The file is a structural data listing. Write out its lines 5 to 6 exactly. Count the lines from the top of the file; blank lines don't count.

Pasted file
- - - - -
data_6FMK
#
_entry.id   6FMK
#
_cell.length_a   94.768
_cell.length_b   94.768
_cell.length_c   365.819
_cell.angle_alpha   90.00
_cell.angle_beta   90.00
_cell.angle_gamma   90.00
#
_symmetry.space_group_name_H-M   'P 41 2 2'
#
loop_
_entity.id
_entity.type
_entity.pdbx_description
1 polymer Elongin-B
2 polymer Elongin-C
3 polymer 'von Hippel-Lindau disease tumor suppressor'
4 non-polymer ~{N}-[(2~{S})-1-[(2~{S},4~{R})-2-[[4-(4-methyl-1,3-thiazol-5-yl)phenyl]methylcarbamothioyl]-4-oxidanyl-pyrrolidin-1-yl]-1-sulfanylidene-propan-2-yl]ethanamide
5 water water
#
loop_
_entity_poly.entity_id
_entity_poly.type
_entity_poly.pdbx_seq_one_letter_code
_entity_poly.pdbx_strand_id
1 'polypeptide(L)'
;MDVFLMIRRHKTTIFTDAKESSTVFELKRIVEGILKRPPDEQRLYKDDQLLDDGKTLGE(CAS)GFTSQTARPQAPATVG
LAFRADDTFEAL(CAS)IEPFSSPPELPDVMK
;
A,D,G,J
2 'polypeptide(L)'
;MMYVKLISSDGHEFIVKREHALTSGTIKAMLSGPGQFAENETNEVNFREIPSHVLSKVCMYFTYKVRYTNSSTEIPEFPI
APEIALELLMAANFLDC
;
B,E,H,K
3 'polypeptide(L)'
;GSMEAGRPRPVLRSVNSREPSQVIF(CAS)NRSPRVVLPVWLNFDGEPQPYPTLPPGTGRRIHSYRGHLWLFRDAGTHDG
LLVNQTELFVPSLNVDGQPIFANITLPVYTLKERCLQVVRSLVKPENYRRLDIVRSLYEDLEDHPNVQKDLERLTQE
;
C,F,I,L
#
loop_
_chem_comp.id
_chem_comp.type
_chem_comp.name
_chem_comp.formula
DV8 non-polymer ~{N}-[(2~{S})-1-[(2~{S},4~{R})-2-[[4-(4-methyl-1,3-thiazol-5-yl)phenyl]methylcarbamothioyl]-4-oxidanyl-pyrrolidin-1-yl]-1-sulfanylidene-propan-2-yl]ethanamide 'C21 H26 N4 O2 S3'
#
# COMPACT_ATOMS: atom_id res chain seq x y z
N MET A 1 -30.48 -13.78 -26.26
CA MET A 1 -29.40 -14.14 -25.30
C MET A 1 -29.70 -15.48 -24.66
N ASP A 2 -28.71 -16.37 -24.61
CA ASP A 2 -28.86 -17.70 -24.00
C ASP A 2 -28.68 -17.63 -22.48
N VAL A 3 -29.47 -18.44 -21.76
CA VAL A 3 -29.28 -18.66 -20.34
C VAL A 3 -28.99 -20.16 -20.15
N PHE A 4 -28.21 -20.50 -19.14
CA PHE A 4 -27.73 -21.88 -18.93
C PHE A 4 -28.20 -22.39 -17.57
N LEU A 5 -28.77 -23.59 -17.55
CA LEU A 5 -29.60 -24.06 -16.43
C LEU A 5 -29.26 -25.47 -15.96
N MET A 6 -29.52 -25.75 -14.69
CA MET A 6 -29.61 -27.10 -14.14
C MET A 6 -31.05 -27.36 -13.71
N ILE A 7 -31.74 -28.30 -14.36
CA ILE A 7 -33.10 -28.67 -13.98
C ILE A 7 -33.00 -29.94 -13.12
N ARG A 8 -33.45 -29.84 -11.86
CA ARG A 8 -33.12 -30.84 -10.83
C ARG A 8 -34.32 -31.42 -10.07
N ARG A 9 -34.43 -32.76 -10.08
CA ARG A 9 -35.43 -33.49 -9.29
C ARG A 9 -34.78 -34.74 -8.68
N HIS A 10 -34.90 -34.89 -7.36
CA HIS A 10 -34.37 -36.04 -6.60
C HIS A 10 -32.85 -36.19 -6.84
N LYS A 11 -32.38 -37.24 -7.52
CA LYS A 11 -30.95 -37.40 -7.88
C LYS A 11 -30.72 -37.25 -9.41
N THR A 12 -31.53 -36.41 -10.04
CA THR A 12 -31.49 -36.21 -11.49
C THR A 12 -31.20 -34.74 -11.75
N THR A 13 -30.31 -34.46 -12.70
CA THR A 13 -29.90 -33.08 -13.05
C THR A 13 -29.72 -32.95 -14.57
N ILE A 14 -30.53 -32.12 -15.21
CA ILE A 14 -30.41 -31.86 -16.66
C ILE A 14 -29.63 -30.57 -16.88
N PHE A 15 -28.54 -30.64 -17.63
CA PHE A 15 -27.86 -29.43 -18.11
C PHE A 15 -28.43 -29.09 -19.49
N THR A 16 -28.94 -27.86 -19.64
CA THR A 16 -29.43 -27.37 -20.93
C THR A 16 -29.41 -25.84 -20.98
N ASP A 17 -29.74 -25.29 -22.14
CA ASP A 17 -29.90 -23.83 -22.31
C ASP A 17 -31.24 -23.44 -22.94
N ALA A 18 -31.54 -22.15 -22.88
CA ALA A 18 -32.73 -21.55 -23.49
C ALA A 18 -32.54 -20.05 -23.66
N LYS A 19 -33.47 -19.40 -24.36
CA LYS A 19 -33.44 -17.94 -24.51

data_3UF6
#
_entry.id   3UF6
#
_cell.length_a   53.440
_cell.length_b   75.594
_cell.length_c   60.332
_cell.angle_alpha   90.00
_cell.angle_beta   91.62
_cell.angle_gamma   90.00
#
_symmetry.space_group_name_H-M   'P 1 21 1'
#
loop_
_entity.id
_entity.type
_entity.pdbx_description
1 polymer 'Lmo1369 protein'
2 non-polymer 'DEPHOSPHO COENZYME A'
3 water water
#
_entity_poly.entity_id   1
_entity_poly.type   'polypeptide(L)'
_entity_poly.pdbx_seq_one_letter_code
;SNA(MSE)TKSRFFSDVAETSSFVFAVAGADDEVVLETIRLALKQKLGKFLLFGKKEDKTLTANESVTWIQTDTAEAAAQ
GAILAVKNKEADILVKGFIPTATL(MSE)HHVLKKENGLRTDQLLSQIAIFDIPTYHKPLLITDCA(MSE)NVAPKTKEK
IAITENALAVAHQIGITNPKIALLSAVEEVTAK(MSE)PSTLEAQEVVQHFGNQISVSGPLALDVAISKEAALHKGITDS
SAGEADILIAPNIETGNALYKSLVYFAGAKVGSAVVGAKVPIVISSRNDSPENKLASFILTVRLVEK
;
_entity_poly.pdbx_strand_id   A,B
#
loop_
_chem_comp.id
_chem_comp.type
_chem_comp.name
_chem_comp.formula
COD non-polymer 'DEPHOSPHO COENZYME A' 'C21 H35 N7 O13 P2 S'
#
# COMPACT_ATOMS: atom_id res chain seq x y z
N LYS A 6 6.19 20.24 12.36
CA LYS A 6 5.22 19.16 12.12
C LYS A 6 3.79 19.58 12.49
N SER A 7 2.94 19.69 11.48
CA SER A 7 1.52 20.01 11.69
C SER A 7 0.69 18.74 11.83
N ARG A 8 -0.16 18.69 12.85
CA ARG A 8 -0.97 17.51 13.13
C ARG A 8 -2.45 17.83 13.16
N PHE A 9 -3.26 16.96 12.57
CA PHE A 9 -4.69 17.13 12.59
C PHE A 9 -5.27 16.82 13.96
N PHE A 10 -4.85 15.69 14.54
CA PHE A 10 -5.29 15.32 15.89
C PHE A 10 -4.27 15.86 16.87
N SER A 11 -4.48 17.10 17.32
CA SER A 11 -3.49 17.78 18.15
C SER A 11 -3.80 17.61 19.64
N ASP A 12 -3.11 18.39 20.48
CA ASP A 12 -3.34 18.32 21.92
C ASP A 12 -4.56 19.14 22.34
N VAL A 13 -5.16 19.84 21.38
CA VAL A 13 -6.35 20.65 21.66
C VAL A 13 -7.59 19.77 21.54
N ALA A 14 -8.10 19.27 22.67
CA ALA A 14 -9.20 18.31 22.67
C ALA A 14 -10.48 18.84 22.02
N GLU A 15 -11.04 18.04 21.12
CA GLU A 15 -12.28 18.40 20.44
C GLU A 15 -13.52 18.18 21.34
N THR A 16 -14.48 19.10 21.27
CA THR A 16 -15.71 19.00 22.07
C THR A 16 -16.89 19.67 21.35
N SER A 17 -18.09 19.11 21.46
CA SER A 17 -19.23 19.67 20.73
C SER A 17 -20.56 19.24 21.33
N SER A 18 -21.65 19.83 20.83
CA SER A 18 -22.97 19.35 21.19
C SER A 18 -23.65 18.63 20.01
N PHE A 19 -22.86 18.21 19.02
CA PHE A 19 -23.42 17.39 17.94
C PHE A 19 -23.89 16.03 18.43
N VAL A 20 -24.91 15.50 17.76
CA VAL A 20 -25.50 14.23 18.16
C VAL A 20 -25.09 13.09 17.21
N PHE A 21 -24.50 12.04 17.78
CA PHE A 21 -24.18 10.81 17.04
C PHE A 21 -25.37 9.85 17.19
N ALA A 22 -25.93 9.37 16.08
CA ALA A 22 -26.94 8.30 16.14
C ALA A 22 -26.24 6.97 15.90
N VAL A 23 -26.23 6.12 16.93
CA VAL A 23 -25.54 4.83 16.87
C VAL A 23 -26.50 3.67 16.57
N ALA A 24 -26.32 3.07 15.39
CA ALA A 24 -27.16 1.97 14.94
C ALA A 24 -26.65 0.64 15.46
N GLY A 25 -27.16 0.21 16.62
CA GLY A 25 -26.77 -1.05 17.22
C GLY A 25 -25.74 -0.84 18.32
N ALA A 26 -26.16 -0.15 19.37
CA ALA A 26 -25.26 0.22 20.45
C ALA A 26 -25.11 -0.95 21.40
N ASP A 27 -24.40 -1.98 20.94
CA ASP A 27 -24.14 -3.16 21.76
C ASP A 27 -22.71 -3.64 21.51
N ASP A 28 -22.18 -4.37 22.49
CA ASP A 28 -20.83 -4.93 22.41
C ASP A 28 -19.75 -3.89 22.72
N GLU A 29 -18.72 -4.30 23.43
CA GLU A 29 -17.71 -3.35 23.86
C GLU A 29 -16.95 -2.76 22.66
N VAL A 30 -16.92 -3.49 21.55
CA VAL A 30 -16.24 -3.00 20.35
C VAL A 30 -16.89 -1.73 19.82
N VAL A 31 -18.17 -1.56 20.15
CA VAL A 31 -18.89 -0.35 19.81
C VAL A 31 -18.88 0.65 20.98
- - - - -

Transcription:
_cell.length_a   94.768
_cell.length_b   94.768